The Now and Yet to Be

For the grace of God has appeared, bringing salvation for all people, training us to renounce ungodliness and worldly passions, and to live self-controlled, upright, and godly lives in the present age, waiting for our blessed hope, the appearing of the glory of our great God and Savior Jesus Christ, who gave himself for us to redeem us from all lawlessness and to purify for himself a people for his own possession who are zealous for good works.” Titus 2:11-14

Paul’s instructions to Titus are cogent and specific. The solid unshakable basis for Christian behavior is that the grace of God has appeared, saving us, redeeming our former way of life into new and vibrant life, and the impetus for diligence in the present is the anticipation and blessed hope for the glory of God and Jesus when He returns. Armed with these realities, how are we to live? As those in active training for godliness, practicing renouncement of worldly passions, and instead exercising self-control and upright choices and activities. We are being made pure. Think rinsing a garment over and over, then shaping and wearing it, or an object being sanded and scrubbed in order to shine.

Clear river, NZ

I found myself recently nagged with irritation and snippiness, fighting in my mind against nasty foxes of criticism, swoons of self-righteousness and wanting my own way. This morning I took time to thank God specifically for making me miserable in that behavior, convicting me of sin, leading me to cry out in repentance, and changing my attitude. He really does this! It can be a relentless battle at times as the flesh picks and pesters, but He is faithful to keep alert our holy desire when it comes under attack, to stir the embers of zeal when they flag and fizzle. He comes alongside to align our passions aright and give godly unction for the present ungodly age. Allelujah!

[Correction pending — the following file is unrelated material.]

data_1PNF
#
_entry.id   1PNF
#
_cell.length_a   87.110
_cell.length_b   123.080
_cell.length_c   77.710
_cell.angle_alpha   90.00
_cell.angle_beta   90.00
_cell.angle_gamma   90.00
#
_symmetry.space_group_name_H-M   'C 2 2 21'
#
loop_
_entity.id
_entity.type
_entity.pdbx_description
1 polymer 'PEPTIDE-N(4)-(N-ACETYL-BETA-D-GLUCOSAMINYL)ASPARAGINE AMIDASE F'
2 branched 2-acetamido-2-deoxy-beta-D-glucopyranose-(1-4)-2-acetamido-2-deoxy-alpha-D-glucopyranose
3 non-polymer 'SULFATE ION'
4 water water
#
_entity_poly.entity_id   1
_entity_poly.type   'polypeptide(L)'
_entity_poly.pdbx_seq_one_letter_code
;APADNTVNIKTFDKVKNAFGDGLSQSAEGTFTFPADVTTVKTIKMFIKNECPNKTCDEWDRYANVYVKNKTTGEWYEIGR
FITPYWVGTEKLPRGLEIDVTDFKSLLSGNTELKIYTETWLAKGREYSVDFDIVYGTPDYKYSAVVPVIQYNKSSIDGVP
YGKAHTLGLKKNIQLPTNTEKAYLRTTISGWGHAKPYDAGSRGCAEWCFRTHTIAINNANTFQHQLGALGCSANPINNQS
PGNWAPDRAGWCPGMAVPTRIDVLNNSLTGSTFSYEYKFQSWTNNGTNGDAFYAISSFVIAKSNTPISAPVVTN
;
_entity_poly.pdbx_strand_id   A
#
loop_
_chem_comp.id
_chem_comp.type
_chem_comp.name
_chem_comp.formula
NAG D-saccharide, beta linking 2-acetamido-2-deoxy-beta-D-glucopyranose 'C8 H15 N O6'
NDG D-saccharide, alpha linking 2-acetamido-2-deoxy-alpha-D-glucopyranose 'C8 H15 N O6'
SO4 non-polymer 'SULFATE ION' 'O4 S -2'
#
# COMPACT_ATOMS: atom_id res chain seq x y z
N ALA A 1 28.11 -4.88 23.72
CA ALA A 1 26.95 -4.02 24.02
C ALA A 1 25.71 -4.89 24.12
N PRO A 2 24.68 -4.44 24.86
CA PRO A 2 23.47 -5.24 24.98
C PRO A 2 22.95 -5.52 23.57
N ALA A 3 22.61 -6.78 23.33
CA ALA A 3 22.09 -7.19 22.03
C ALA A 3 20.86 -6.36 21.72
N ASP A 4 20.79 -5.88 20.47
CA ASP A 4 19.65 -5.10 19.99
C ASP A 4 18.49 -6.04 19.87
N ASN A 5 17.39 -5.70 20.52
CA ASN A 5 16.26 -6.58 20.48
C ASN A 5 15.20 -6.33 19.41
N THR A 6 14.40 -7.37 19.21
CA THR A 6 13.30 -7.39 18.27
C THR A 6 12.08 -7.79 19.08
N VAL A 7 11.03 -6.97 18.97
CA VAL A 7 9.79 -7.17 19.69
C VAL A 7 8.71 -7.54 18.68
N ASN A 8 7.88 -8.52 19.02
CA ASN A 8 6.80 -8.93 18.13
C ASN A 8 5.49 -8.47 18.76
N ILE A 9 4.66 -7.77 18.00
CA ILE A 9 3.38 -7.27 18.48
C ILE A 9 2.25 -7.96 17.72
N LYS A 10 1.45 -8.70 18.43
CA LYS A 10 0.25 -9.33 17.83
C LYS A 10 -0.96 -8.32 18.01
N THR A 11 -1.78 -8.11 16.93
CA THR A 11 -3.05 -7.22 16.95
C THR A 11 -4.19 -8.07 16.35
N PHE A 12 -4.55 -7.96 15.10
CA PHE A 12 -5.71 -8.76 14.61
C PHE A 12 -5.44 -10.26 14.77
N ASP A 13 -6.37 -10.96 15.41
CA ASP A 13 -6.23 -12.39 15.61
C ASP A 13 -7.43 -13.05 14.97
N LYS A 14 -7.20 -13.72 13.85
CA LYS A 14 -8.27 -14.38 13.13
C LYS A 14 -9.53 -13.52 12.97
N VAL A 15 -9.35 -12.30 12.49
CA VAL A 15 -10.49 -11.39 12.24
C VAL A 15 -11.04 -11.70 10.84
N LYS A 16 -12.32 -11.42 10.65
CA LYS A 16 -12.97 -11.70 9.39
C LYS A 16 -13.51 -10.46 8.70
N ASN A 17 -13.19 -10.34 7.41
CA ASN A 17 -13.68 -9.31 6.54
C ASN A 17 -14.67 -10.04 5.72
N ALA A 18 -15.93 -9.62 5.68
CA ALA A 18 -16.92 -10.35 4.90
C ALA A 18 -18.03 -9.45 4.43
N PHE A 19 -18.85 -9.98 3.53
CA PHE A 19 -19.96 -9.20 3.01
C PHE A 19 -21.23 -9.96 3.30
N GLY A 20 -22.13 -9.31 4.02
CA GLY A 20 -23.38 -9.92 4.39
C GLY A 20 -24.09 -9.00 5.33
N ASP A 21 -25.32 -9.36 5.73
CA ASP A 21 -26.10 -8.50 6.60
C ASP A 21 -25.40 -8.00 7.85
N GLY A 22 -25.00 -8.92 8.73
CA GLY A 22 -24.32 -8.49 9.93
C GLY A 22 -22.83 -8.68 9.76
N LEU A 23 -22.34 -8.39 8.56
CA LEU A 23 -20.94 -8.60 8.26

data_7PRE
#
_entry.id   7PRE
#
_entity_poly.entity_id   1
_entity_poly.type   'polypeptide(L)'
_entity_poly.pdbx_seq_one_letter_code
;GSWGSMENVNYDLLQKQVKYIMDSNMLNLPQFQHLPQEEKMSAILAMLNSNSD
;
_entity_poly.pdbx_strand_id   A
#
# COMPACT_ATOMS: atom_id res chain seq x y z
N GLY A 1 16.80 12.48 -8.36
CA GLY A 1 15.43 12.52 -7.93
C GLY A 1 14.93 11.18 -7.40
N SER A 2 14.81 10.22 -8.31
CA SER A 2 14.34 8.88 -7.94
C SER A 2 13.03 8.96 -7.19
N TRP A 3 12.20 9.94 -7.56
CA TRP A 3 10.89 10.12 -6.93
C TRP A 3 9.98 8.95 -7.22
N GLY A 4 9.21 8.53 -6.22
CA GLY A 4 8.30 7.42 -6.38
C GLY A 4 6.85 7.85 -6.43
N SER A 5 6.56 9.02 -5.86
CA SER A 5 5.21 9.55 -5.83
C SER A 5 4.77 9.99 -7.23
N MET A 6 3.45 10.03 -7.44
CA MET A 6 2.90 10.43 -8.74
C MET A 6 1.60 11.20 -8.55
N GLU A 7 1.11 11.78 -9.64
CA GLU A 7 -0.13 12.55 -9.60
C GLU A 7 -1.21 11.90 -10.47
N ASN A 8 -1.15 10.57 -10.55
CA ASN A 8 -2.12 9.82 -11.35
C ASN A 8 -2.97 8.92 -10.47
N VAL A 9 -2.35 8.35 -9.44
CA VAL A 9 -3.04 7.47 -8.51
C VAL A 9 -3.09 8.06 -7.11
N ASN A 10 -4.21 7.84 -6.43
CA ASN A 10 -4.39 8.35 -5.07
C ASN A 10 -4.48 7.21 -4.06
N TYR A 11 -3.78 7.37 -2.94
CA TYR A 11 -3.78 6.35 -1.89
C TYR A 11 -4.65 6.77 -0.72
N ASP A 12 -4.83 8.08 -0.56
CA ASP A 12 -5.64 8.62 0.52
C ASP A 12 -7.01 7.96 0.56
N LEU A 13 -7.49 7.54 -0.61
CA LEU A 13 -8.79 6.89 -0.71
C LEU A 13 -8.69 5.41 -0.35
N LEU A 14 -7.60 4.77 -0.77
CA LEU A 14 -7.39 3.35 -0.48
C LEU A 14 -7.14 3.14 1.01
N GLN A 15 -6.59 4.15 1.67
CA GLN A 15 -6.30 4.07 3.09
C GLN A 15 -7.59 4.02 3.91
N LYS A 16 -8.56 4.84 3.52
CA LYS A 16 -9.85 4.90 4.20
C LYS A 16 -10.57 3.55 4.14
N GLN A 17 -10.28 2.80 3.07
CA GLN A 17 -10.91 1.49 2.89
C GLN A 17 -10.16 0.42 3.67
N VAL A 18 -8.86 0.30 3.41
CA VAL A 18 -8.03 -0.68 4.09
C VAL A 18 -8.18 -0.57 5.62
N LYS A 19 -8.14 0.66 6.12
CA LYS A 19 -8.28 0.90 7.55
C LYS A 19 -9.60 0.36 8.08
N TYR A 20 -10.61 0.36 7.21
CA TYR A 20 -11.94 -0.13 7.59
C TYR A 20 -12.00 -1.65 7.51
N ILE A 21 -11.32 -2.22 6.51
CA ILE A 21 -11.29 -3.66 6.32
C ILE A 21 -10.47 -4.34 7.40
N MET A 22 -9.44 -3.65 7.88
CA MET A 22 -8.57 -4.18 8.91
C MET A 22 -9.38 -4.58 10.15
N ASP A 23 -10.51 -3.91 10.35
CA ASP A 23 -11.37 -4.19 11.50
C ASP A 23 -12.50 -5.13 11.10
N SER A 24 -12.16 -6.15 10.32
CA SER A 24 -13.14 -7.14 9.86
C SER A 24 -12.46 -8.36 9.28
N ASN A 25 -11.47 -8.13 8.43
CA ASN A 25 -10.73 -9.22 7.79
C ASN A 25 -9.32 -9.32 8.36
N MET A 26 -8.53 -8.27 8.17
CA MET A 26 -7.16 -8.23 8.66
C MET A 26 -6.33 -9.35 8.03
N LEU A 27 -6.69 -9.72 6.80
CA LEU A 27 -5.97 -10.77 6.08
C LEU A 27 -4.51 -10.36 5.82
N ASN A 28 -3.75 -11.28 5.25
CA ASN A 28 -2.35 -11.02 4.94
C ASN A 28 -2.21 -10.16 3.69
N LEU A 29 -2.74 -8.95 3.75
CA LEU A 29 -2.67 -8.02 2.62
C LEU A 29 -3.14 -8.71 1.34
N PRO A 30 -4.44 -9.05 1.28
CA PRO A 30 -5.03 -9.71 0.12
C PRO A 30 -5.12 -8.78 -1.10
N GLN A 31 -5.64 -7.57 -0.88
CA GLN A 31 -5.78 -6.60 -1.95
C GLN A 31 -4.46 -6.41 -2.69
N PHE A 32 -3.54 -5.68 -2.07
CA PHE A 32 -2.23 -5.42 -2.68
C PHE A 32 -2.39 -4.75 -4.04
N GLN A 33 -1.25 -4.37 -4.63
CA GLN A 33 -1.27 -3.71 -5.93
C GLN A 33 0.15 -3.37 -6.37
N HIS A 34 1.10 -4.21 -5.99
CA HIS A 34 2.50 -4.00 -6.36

How zealously am I coming in line with this training, this regular discipline of taking up of good works over self-indulgences? Do I languish and yield to spiritual sloth, giving in to my weak flesh with flimsy excuses or comparisons, or do I take seriously that my Savior will return, and prepare to meet Him as I would to greet another loved one? Am I so armed with the hope of Christ that He fuels and ignites how I love, serve, see and empathize with others, spend my time and resources? Am I willing to shrug off selfishness and lift the weight of servanthood, to go the distance for His kingdom when I would rather not, then get up and do it again?

“While bodily training is of some value, godliness is of value in every way, as it holds promise for the present life and also for the life to come.” “Let us lay aside every weight, and sin which clings so closely, and let us run with endurance the race that is set before us, looking to Jesus, the founder and perfecter of our faith… so that you may not grow weary or fainthearted.” 1 Timothy 4:8; Hebrews 12:1-3

Exalted Perfecter of my faith, keep me pressing on now, training in the righteousness in which I will one day behold and bow before You.

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